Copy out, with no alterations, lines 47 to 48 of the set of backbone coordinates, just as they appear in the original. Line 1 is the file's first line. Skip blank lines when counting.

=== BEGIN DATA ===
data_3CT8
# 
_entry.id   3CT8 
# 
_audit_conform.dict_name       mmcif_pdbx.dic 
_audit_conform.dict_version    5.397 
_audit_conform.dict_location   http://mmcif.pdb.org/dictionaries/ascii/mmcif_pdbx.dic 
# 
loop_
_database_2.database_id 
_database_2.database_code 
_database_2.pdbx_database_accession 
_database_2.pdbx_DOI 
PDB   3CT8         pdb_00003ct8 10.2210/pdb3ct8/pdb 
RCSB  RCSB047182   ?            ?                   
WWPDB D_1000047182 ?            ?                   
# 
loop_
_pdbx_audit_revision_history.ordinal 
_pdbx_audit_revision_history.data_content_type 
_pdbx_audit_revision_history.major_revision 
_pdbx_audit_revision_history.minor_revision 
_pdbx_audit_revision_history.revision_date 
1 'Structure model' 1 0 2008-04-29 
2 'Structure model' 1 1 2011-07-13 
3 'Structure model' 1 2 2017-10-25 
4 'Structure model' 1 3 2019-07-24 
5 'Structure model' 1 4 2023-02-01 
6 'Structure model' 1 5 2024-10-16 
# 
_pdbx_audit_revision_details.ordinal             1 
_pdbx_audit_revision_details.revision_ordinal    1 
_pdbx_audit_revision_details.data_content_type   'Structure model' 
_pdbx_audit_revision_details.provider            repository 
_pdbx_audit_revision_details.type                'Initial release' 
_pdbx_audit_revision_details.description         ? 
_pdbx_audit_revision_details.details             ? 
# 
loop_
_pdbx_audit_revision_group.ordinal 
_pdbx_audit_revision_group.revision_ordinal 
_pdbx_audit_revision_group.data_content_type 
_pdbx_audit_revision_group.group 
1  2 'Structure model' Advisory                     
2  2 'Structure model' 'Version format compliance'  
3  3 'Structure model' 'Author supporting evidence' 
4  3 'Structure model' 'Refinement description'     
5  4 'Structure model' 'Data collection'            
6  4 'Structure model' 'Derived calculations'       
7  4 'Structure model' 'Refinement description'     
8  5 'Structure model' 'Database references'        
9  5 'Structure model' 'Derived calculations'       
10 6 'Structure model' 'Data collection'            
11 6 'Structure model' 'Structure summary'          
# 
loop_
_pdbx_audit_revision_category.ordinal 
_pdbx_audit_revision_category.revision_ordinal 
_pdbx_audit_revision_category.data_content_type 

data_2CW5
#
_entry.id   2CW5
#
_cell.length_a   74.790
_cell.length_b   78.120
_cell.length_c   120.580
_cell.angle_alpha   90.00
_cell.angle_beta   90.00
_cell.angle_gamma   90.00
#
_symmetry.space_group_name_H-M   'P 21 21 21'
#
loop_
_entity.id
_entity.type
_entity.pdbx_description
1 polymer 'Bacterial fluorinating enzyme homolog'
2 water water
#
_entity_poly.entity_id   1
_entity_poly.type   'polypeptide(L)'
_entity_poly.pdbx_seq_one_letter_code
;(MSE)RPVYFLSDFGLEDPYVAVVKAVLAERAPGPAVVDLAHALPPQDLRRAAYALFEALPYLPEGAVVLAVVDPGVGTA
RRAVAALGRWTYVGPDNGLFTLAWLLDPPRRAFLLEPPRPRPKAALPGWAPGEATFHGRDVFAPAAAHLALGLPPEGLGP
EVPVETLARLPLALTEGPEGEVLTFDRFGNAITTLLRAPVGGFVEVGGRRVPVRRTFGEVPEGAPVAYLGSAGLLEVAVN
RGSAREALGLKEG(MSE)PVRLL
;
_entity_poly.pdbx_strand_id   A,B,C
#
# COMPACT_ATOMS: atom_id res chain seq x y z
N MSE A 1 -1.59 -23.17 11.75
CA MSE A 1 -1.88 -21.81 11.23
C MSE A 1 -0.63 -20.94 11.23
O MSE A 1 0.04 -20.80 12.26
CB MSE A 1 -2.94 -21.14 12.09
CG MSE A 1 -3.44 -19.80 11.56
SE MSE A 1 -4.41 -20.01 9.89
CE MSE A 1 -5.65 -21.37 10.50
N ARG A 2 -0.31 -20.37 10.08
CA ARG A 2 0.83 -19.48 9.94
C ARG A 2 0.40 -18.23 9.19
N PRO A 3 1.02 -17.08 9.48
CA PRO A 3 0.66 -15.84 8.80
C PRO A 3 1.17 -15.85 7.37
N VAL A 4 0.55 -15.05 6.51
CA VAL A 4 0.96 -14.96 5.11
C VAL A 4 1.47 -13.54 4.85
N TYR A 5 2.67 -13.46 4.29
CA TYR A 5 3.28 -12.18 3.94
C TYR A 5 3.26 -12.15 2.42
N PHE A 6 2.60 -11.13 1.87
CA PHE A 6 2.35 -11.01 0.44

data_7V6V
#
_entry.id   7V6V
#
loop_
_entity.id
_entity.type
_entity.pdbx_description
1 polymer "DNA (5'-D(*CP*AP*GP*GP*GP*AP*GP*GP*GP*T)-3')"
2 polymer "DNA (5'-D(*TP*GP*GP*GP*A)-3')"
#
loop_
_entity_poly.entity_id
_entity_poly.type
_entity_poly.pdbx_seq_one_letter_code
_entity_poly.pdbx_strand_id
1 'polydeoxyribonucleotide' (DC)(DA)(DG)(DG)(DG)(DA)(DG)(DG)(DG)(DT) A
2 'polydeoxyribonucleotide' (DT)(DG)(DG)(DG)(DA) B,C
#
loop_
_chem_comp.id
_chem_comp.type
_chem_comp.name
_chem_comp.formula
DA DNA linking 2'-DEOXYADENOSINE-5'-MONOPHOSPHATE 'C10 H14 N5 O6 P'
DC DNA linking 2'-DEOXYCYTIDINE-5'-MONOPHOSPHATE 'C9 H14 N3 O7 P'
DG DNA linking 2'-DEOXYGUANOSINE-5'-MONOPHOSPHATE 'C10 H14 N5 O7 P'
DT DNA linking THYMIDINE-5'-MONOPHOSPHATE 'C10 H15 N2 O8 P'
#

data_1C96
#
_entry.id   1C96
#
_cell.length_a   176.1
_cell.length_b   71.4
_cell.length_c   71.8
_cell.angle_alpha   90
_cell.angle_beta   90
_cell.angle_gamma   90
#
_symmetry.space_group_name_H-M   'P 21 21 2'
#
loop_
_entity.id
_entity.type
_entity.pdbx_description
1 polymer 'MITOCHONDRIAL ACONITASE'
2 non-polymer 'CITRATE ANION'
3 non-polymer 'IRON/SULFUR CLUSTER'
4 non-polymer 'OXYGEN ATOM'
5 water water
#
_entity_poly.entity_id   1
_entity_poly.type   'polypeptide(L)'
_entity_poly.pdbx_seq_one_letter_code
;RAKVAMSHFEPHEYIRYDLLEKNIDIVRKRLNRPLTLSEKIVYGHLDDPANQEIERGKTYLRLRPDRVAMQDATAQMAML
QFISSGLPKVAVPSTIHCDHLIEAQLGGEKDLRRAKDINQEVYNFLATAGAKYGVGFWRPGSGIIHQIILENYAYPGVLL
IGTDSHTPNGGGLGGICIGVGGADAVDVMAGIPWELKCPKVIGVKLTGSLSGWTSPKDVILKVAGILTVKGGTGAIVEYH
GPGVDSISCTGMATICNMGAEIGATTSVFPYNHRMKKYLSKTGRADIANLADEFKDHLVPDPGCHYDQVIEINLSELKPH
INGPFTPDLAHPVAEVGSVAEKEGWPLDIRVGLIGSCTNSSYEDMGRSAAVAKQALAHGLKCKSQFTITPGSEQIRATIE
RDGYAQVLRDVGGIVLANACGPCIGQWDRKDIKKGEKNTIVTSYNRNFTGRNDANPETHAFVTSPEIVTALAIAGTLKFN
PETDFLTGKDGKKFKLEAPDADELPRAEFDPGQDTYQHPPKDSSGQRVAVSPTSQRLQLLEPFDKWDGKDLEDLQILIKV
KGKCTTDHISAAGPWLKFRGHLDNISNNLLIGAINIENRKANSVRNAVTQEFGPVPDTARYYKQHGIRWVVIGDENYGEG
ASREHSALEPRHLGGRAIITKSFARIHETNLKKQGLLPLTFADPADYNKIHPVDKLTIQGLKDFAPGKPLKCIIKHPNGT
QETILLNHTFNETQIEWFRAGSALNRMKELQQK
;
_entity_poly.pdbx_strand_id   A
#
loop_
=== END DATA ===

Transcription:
4  3 'Structure model' 'Refinement description'     
5  4 'Structure model' 'Data collection'            